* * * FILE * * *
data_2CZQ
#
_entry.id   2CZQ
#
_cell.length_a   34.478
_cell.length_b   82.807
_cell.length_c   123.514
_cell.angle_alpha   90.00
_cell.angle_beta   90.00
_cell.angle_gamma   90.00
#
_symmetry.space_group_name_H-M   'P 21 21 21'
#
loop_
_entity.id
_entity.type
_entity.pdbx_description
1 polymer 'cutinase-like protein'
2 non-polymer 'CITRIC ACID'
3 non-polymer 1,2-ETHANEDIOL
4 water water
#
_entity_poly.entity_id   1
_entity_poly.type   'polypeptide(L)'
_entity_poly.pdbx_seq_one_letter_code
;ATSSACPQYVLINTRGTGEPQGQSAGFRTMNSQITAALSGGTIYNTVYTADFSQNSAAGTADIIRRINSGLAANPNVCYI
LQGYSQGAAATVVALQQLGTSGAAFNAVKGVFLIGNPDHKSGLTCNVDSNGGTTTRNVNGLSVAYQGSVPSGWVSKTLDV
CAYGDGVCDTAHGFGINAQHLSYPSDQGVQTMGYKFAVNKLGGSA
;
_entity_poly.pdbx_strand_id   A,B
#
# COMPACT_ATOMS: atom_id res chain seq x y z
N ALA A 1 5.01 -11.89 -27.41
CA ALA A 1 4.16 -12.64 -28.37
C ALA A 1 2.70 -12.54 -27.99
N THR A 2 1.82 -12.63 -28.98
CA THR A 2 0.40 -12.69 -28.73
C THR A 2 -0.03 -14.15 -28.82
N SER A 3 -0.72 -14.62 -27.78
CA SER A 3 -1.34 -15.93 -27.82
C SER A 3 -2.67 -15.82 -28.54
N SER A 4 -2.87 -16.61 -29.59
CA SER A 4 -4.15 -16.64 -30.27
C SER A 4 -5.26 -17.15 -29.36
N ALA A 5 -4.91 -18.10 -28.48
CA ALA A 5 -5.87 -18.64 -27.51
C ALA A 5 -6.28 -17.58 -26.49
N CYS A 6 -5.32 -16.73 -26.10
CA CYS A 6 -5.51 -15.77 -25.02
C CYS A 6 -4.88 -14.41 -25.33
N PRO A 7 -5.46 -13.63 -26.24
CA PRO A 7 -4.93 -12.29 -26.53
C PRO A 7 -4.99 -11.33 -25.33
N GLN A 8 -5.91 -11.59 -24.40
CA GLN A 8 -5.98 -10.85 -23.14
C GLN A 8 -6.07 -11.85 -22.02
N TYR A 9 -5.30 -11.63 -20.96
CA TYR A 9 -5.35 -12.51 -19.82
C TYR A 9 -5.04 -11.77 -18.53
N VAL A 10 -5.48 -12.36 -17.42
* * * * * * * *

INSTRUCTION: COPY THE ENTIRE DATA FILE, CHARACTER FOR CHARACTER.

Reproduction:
data_2CZQ
#
_entry.id   2CZQ
#
_cell.length_a   34.478
_cell.length_b   82.807
_cell.length_c   123.514
_cell.angle_alpha   90.00
_cell.angle_beta   90.00
_cell.angle_gamma   90.00
#
_symmetry.space_group_name_H-M   'P 21 21 21'
#
loop_
_entity.id
_entity.type
_entity.pdbx_description
1 polymer 'cutinase-like protein'
2 non-polymer 'CITRIC ACID'
3 non-polymer 1,2-ETHANEDIOL
4 water water
#
_entity_poly.entity_id   1
_entity_poly.type   'polypeptide(L)'
_entity_poly.pdbx_seq_one_letter_code
;ATSSACPQYVLINTRGTGEPQGQSAGFRTMNSQITAALSGGTIYNTVYTADFSQNSAAGTADIIRRINSGLAANPNVCYI
LQGYSQGAAATVVALQQLGTSGAAFNAVKGVFLIGNPDHKSGLTCNVDSNGGTTTRNVNGLSVAYQGSVPSGWVSKTLDV
CAYGDGVCDTAHGFGINAQHLSYPSDQGVQTMGYKFAVNKLGGSA
;
_entity_poly.pdbx_strand_id   A,B
#
# COMPACT_ATOMS: atom_id res chain seq x y z
N ALA A 1 5.01 -11.89 -27.41
CA ALA A 1 4.16 -12.64 -28.37
C ALA A 1 2.70 -12.54 -27.99
N THR A 2 1.82 -12.63 -28.98
CA THR A 2 0.40 -12.69 -28.73
C THR A 2 -0.03 -14.15 -28.82
N SER A 3 -0.72 -14.62 -27.78
CA SER A 3 -1.34 -15.93 -27.82
C SER A 3 -2.67 -15.82 -28.54
N SER A 4 -2.87 -16.61 -29.59
CA SER A 4 -4.15 -16.64 -30.27
C SER A 4 -5.26 -17.15 -29.36
N ALA A 5 -4.91 -18.10 -28.48
CA ALA A 5 -5.87 -18.64 -27.51
C ALA A 5 -6.28 -17.58 -26.49
N CYS A 6 -5.32 -16.73 -26.10
CA CYS A 6 -5.51 -15.77 -25.02
C CYS A 6 -4.88 -14.41 -25.33
N PRO A 7 -5.46 -13.63 -26.24
CA PRO A 7 -4.93 -12.29 -26.53
C PRO A 7 -4.99 -11.33 -25.33
N GLN A 8 -5.91 -11.59 -24.40
CA GLN A 8 -5.98 -10.85 -23.14
C GLN A 8 -6.07 -11.85 -22.02
N TYR A 9 -5.30 -11.63 -20.96
CA TYR A 9 -5.35 -12.51 -19.82
C TYR A 9 -5.04 -11.77 -18.53
N VAL A 10 -5.48 -12.36 -17.42